Sri Lanka's prime minister sworn in as 2 parties sign deal

Colombo: Sri Lanka's new prime minister, Ranil Wickremesinghe, was sworn in Friday and the island nation's two major political parties — formerly bitter rivals — signed an agreement to work together in the new parliament.Their
sri lanka s prime minister sworn in as 2 parties...
India TV News Desk 21 Aug 2015, 12:31:11 PM IST

Colombo: Sri Lanka's new prime minister, Ranil Wickremesinghe, was sworn in Friday and the island nation's two major political parties — formerly bitter rivals — signed an agreement to work together in the new parliament.

Their cooperation is a hopeful sign in tackling the country's most pressing challenges — national reconciliation after a long and brutal civil war and overcoming the economic hardships borne from the conflict.

Wickremesinghe's victory in Monday's election thwarted a political comeback bid by the country's former strongman president, Mahinda Rajapaksa, seven months after he lost his presidential re-election bid.

Wickremsinghe, a lawmaker since 1977, has already served three times as prime minister, a position second to the president in Sri Lanka. He was sworn in before President Maithripala Sirisena at a ceremony at the president's office where an agreement to cooperate was signed between Wickremesinghe's United National Party and Sirisena's Sri Lanka Freedom Party.

The UNP won 106 seats at the Monday's election, seven short of a majority in the 225-member parliament. But the agreement between the UNP and SLFP, which won 95 seats, will enable Wickremesighe to secure a majority in parliament. Eetails of the new agreement were not immediately released.

The parties have been bitter rivals for decades, and such cooperation is unusual in Sri Lankan politics. An earlier agreement to cooperate between a president and a prime minister elected from different parties ended after bickering.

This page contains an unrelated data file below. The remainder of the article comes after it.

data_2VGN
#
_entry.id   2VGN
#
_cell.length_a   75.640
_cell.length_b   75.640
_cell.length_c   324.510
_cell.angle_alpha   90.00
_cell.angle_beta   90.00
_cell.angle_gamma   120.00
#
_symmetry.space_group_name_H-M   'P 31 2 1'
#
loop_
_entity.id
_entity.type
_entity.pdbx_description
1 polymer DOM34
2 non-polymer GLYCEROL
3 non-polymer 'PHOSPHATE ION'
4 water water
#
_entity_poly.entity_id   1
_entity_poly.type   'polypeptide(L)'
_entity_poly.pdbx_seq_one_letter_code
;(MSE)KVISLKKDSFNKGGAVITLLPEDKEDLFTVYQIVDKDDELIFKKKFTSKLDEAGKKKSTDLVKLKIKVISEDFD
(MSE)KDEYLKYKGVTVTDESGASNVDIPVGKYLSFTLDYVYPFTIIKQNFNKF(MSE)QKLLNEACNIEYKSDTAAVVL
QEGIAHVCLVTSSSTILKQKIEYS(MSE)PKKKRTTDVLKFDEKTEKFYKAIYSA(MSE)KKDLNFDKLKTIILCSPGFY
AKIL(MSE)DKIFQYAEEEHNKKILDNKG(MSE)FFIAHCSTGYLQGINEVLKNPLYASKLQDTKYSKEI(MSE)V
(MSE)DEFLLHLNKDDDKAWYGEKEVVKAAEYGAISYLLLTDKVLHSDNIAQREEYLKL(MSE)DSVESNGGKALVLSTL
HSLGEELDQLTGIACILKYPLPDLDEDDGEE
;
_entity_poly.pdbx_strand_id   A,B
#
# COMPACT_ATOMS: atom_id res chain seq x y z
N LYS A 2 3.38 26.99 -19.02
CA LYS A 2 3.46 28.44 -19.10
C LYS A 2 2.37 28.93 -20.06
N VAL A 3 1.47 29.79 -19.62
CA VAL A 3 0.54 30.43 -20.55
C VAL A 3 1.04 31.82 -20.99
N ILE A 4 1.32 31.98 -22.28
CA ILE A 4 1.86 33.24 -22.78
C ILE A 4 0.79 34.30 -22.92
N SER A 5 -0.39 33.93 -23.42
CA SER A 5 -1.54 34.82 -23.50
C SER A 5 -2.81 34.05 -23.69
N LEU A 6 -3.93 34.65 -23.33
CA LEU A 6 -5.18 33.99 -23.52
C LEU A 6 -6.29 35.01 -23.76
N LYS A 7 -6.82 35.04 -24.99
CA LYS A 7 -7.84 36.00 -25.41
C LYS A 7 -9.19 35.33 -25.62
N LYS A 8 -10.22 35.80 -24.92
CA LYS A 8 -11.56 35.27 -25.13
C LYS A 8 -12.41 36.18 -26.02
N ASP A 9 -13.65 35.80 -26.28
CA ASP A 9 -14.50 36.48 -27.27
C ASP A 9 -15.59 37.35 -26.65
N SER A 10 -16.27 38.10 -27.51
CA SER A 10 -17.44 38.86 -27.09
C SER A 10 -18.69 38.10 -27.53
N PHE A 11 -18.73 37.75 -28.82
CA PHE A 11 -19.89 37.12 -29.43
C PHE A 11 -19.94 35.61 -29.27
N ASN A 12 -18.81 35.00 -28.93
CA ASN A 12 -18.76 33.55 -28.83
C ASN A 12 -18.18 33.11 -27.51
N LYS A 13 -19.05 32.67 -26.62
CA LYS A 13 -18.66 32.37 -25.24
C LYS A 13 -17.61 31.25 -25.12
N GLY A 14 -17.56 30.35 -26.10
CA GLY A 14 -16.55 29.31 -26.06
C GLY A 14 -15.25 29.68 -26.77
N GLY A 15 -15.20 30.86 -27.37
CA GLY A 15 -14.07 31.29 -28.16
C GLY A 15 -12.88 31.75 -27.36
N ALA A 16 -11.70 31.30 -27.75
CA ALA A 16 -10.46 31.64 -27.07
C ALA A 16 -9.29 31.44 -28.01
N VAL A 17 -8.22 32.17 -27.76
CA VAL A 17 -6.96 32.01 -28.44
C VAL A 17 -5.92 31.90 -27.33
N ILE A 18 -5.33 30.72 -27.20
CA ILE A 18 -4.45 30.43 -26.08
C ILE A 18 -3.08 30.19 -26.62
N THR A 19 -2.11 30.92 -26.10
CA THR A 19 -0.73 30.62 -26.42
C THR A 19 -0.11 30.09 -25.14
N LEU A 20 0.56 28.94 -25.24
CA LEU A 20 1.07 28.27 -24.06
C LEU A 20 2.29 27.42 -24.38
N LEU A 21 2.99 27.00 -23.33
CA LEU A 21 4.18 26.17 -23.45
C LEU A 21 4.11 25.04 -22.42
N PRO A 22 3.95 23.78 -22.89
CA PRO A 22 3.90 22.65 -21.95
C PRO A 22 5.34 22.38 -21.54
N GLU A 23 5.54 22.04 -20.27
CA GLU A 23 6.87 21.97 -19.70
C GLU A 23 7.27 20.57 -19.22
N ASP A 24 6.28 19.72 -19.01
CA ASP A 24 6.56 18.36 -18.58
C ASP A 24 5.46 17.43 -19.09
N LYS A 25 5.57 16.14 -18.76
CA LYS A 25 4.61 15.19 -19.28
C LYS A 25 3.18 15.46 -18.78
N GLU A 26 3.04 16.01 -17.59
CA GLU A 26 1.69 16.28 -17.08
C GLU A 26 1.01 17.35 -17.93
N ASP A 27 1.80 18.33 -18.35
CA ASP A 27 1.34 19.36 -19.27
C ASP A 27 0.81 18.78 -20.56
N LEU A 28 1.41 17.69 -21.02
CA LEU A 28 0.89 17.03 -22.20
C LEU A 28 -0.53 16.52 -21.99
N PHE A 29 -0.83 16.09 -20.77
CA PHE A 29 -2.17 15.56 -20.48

On Wednesday, Wickremesinghe pledged to build consensus on national policies and invited all political parties to work together, either by accepting a ministerial position or through the parliament committees.

Sirisena broke away from Rajapaksa's Cabinet last year and won an upset victory in the Jan. 8 presidential election with support from Wickremesinghe, who was opposition leader at the time. Rajapaksa's loyalists, however, compelled an unwilling Sirisena to field the former president in the parliamentary election.

In Sri Lanka, the prime minister acts for the president when he is absent and replaces him if he is impeached, incapacitated or dies. The president has wide executive powers and usually holds the defense, foreign relations and sometimes finance portfolios. The prime minister heads lawmaking and has some governance powers.

Rajapaksa accepted the results and announced that he will continue to engage in politics.

Since his presidential loss, there has been a sharp reversal of fortunes for Rajapaksa, his family and friends, who were once all-powerful controllers of the nation. Some now face investigations or lawsuits on allegations of corruption, misuse of power and even murder.

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